Baptism in the Early Church: History, Theology, and Liturgy in the First Five Centuries

By Everett Ferguson | Go to book overview

50. Gaul and North Africa: Gennadius of Marseilles,
Some African Councils, and Quodvultdeus
of Carthage

Gennadius of Marseilles

To Gennadius, presbyter in Marseilles at the end of the fifth century, is usually attributed the work De ecclesiasticis dogmatibus. Its chapter 74 (PL 58.997) contains a strong statement of the necessity of baptism for salvation and refers to affusion as an alternative to immersion.

We believe in the act of baptism for salvation. We believe that no catechumen, al-
though dying in good works, has eternal life, except by martyrdom, where the
whole sacrament of baptism is completed. The one being baptized confesses his
faith before the priest and answers when questioned. The martyr also does this
before the persecutor: he both confesses his faith and answers when questioned.
After the confession, he is either sprinkled (aspergitur) with water or immersed
(intingitur); the martyr indeed is either sprinkled (aspergitur) with blood or over-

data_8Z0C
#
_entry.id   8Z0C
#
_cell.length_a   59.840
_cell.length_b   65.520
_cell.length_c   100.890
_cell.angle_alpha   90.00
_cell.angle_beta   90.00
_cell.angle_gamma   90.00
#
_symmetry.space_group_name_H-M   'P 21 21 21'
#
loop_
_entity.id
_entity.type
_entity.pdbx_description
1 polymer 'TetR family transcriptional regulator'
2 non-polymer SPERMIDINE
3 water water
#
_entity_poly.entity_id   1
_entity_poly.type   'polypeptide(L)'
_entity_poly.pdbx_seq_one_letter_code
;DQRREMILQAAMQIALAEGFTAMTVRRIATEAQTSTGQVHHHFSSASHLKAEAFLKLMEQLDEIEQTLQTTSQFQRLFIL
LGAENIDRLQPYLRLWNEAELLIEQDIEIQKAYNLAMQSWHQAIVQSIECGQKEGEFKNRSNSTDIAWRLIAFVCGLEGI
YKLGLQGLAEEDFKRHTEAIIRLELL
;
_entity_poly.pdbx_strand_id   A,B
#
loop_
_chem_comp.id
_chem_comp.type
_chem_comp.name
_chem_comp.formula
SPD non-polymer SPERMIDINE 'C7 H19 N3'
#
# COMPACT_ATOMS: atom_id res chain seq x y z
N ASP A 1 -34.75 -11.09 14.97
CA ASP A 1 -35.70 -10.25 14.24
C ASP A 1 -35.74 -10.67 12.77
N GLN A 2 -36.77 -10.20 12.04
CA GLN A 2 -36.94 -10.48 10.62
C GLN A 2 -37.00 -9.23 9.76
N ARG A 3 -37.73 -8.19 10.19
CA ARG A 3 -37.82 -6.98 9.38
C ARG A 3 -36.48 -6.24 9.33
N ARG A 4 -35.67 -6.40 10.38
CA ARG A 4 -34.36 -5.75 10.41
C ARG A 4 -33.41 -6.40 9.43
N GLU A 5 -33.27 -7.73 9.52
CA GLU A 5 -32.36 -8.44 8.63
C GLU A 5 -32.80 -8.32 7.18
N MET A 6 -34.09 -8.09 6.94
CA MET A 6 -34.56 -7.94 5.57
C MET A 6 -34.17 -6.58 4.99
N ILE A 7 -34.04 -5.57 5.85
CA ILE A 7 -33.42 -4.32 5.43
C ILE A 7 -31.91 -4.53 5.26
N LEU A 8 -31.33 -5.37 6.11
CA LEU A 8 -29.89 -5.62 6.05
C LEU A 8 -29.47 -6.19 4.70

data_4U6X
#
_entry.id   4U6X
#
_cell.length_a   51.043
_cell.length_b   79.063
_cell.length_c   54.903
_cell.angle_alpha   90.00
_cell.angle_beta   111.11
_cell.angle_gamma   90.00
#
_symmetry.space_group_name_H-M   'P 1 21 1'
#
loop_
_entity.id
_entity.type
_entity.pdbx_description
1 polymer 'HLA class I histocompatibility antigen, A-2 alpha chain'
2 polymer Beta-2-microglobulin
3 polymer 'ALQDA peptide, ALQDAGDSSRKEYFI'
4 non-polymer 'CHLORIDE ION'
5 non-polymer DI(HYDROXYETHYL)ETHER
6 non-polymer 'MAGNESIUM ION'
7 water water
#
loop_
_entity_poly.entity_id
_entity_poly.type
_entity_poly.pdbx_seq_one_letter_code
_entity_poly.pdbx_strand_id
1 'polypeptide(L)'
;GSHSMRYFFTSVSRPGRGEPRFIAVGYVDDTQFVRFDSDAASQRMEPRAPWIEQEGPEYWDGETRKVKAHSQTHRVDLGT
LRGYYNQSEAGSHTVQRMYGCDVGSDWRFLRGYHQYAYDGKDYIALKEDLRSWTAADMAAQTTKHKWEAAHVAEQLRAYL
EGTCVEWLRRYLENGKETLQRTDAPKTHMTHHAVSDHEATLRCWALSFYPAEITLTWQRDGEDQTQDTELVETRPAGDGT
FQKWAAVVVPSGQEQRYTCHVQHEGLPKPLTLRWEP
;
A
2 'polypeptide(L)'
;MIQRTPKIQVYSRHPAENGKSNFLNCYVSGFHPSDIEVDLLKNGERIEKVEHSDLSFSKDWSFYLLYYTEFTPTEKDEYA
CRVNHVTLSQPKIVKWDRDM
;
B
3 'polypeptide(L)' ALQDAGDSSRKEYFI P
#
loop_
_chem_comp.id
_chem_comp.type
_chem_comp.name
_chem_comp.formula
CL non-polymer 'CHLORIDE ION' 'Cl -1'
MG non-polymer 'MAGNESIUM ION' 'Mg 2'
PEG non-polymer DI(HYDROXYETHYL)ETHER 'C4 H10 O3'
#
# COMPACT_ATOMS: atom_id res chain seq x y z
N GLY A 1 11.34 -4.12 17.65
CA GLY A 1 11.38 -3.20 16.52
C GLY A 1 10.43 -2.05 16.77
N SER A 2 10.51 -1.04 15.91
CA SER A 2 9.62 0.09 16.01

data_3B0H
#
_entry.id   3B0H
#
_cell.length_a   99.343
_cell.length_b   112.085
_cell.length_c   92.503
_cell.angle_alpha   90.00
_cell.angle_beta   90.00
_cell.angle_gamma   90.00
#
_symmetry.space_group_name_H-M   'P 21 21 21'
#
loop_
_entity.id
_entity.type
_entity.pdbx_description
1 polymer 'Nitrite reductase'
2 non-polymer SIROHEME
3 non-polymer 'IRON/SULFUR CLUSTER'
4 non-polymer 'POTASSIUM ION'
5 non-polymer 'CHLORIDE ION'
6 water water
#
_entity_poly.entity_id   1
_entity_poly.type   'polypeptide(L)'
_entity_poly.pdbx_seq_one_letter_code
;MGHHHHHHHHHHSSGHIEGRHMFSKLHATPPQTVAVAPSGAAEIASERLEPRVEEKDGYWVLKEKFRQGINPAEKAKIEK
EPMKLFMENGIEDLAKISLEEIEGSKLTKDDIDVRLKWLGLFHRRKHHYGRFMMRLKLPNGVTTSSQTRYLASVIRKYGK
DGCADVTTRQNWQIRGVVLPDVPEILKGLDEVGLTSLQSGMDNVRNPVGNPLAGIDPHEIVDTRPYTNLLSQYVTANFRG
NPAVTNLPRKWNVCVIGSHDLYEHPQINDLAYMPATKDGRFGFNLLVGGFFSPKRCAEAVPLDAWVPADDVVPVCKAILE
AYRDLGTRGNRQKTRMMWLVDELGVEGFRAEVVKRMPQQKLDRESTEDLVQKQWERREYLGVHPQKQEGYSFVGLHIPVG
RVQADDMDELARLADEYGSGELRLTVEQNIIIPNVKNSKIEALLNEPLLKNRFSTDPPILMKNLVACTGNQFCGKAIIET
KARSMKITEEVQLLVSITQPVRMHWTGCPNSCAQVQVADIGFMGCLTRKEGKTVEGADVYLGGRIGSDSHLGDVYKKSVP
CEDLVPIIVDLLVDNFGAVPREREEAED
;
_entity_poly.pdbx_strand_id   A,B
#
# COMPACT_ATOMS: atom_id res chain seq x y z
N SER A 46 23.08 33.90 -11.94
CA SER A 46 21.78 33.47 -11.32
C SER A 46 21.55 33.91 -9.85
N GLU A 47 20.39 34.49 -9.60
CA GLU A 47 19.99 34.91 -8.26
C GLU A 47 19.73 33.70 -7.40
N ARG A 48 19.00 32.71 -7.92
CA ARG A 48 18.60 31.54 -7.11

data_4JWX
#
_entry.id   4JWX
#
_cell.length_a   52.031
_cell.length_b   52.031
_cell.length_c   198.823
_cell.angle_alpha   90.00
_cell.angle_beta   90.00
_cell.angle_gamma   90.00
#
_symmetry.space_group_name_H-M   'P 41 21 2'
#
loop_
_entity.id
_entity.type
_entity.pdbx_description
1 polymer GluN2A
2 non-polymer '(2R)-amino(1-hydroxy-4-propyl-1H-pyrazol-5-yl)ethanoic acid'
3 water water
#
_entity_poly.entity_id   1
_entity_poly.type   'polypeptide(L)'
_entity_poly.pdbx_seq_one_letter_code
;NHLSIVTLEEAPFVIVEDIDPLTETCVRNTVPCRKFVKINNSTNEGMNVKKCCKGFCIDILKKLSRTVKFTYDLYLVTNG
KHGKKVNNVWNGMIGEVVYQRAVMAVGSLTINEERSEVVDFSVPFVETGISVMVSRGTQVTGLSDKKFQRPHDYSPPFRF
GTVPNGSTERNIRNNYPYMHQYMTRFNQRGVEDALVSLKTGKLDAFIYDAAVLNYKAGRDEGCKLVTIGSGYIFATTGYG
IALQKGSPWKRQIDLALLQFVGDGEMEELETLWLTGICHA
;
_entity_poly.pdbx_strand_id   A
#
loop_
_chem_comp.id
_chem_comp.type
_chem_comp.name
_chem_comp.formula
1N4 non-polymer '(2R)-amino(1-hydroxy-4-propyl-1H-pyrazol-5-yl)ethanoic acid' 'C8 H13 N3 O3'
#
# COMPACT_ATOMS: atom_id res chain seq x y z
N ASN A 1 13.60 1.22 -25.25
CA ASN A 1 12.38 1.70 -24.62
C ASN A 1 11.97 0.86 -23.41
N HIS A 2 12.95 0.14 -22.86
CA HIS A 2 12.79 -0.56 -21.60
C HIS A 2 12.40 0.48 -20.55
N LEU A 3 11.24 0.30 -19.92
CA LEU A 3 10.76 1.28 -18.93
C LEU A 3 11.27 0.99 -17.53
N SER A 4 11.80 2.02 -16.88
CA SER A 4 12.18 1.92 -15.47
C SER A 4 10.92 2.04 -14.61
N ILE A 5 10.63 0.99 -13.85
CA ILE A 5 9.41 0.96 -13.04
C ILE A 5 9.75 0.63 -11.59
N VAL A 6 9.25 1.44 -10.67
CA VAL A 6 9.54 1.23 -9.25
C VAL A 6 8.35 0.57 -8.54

come (contingitur) with fire. He receives the Holy Spirit by the imposition of hand
of the bishop.

The passage goes on to talk about the martyr having the equivalent of the eucharist, confession, renunciation, and sins forgiven. Because of the strong statement about the necessity of baptism and the elaboration of martyrdom bringing the equivalent of baptism, I wonder if the reference to aspersion has sickbed baptism in view.


Some African Councils

A supposed synod at Carthage in 398, whose canons are included in a later compilation, says that widows or virgins consecrated to God who are employed at the baptism of women must be competent to instruct ignorant women how to answer at

-770-

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